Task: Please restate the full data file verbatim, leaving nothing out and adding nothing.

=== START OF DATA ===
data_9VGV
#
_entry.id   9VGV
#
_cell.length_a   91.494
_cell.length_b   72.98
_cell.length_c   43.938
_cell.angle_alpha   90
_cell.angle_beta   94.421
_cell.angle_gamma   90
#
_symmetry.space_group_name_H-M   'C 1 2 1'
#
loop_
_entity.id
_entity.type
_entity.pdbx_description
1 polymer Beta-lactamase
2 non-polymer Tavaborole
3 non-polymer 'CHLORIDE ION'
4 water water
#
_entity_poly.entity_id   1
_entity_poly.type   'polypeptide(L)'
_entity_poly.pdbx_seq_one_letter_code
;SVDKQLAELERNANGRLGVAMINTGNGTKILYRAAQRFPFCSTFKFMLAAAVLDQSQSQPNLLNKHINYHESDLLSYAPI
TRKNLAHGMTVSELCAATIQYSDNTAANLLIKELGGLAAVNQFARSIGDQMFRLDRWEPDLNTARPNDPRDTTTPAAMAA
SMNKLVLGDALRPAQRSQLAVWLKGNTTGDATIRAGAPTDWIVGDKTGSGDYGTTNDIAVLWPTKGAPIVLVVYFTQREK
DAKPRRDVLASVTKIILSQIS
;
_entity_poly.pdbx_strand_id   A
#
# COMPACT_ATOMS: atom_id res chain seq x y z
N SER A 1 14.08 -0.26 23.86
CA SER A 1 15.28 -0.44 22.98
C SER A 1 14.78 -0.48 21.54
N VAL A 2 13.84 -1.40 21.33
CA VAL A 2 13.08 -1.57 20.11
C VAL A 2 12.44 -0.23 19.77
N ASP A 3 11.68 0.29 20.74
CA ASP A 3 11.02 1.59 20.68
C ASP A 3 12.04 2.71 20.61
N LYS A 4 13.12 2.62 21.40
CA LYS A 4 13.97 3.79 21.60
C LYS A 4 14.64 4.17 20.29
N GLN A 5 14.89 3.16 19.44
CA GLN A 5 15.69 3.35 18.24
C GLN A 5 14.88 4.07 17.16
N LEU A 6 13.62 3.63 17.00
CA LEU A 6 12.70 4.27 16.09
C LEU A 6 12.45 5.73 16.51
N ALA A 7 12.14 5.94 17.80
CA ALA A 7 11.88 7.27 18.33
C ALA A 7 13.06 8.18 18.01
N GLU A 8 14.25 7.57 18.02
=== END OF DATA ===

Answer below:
data_9VGV
#
_entry.id   9VGV
#
_cell.length_a   91.494
_cell.length_b   72.98
_cell.length_c   43.938
_cell.angle_alpha   90
_cell.angle_beta   94.421
_cell.angle_gamma   90
#
_symmetry.space_group_name_H-M   'C 1 2 1'
#
loop_
_entity.id
_entity.type
_entity.pdbx_description
1 polymer Beta-lactamase
2 non-polymer Tavaborole
3 non-polymer 'CHLORIDE ION'
4 water water
#
_entity_poly.entity_id   1
_entity_poly.type   'polypeptide(L)'
_entity_poly.pdbx_seq_one_letter_code
;SVDKQLAELERNANGRLGVAMINTGNGTKILYRAAQRFPFCSTFKFMLAAAVLDQSQSQPNLLNKHINYHESDLLSYAPI
TRKNLAHGMTVSELCAATIQYSDNTAANLLIKELGGLAAVNQFARSIGDQMFRLDRWEPDLNTARPNDPRDTTTPAAMAA
SMNKLVLGDALRPAQRSQLAVWLKGNTTGDATIRAGAPTDWIVGDKTGSGDYGTTNDIAVLWPTKGAPIVLVVYFTQREK
DAKPRRDVLASVTKIILSQIS
;
_entity_poly.pdbx_strand_id   A
#
# COMPACT_ATOMS: atom_id res chain seq x y z
N SER A 1 14.08 -0.26 23.86
CA SER A 1 15.28 -0.44 22.98
C SER A 1 14.78 -0.48 21.54
N VAL A 2 13.84 -1.40 21.33
CA VAL A 2 13.08 -1.57 20.11
C VAL A 2 12.44 -0.23 19.77
N ASP A 3 11.68 0.29 20.74
CA ASP A 3 11.02 1.59 20.68
C ASP A 3 12.04 2.71 20.61
N LYS A 4 13.12 2.62 21.40
CA LYS A 4 13.97 3.79 21.60
C LYS A 4 14.64 4.17 20.29
N GLN A 5 14.89 3.16 19.44
CA GLN A 5 15.69 3.35 18.24
C GLN A 5 14.88 4.07 17.16
N LEU A 6 13.62 3.63 17.00
CA LEU A 6 12.70 4.27 16.09
C LEU A 6 12.45 5.73 16.51
N ALA A 7 12.14 5.94 17.80
CA ALA A 7 11.88 7.27 18.33
C ALA A 7 13.06 8.18 18.01
N GLU A 8 14.25 7.57 18.02